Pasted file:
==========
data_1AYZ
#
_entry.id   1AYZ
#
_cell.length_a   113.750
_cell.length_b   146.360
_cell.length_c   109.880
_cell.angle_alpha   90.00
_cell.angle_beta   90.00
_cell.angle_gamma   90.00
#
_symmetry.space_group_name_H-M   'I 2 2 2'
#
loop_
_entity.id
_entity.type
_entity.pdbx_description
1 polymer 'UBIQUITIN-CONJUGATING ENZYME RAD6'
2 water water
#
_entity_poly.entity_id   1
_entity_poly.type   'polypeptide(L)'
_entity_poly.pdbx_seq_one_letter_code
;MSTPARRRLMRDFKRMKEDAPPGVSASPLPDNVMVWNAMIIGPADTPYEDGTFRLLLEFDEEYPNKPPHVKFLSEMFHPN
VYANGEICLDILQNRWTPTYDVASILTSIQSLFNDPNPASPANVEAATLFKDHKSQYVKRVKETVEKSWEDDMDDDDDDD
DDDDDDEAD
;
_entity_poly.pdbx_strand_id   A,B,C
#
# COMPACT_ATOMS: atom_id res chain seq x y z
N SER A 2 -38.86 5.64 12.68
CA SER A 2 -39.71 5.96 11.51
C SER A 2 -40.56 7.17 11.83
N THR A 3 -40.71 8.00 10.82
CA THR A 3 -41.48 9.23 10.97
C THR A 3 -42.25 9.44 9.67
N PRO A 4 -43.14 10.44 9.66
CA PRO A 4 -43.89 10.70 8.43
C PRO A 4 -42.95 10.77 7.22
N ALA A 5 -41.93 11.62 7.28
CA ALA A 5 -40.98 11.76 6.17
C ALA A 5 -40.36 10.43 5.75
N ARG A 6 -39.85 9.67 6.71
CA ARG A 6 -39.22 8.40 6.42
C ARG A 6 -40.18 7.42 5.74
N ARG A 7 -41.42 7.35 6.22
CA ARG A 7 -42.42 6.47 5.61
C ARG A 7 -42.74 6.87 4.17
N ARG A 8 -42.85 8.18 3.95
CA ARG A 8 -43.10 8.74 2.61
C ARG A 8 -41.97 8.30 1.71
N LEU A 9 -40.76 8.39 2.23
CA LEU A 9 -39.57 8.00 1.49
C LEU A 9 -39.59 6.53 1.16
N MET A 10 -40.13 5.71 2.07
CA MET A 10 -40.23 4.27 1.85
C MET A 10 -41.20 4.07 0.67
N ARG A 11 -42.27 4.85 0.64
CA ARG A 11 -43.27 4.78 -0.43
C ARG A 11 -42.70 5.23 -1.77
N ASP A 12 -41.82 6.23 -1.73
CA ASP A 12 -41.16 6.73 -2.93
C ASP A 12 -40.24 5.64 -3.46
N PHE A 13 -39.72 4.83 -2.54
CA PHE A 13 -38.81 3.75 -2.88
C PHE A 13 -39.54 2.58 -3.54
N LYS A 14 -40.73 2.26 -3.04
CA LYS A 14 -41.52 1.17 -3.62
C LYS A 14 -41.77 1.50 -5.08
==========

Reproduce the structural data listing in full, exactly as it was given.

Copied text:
data_1AYZ
#
_entry.id   1AYZ
#
_cell.length_a   113.750
_cell.length_b   146.360
_cell.length_c   109.880
_cell.angle_alpha   90.00
_cell.angle_beta   90.00
_cell.angle_gamma   90.00
#
_symmetry.space_group_name_H-M   'I 2 2 2'
#
loop_
_entity.id
_entity.type
_entity.pdbx_description
1 polymer 'UBIQUITIN-CONJUGATING ENZYME RAD6'
2 water water
#
_entity_poly.entity_id   1
_entity_poly.type   'polypeptide(L)'
_entity_poly.pdbx_seq_one_letter_code
;MSTPARRRLMRDFKRMKEDAPPGVSASPLPDNVMVWNAMIIGPADTPYEDGTFRLLLEFDEEYPNKPPHVKFLSEMFHPN
VYANGEICLDILQNRWTPTYDVASILTSIQSLFNDPNPASPANVEAATLFKDHKSQYVKRVKETVEKSWEDDMDDDDDDD
DDDDDDEAD
;
_entity_poly.pdbx_strand_id   A,B,C
#
# COMPACT_ATOMS: atom_id res chain seq x y z
N SER A 2 -38.86 5.64 12.68
CA SER A 2 -39.71 5.96 11.51
C SER A 2 -40.56 7.17 11.83
N THR A 3 -40.71 8.00 10.82
CA THR A 3 -41.48 9.23 10.97
C THR A 3 -42.25 9.44 9.67
N PRO A 4 -43.14 10.44 9.66
CA PRO A 4 -43.89 10.70 8.43
C PRO A 4 -42.95 10.77 7.22
N ALA A 5 -41.93 11.62 7.28
CA ALA A 5 -40.98 11.76 6.17
C ALA A 5 -40.36 10.43 5.75
N ARG A 6 -39.85 9.67 6.71
CA ARG A 6 -39.22 8.40 6.42
C ARG A 6 -40.18 7.42 5.74
N ARG A 7 -41.42 7.35 6.22
CA ARG A 7 -42.42 6.47 5.61
C ARG A 7 -42.74 6.87 4.17
N ARG A 8 -42.85 8.18 3.95
CA ARG A 8 -43.10 8.74 2.61
C ARG A 8 -41.97 8.30 1.71
N LEU A 9 -40.76 8.39 2.23
CA LEU A 9 -39.57 8.00 1.49
C LEU A 9 -39.59 6.53 1.16
N MET A 10 -40.13 5.71 2.07
CA MET A 10 -40.23 4.27 1.85
C MET A 10 -41.20 4.07 0.67
N ARG A 11 -42.27 4.85 0.64
CA ARG A 11 -43.27 4.78 -0.43
C ARG A 11 -42.70 5.23 -1.77
N ASP A 12 -41.82 6.23 -1.73
CA ASP A 12 -41.16 6.73 -2.93
C ASP A 12 -40.24 5.64 -3.46
N PHE A 13 -39.72 4.83 -2.54
CA PHE A 13 -38.81 3.75 -2.88
C PHE A 13 -39.54 2.58 -3.54
N LYS A 14 -40.73 2.26 -3.04
CA LYS A 14 -41.52 1.17 -3.62
C LYS A 14 -41.77 1.50 -5.08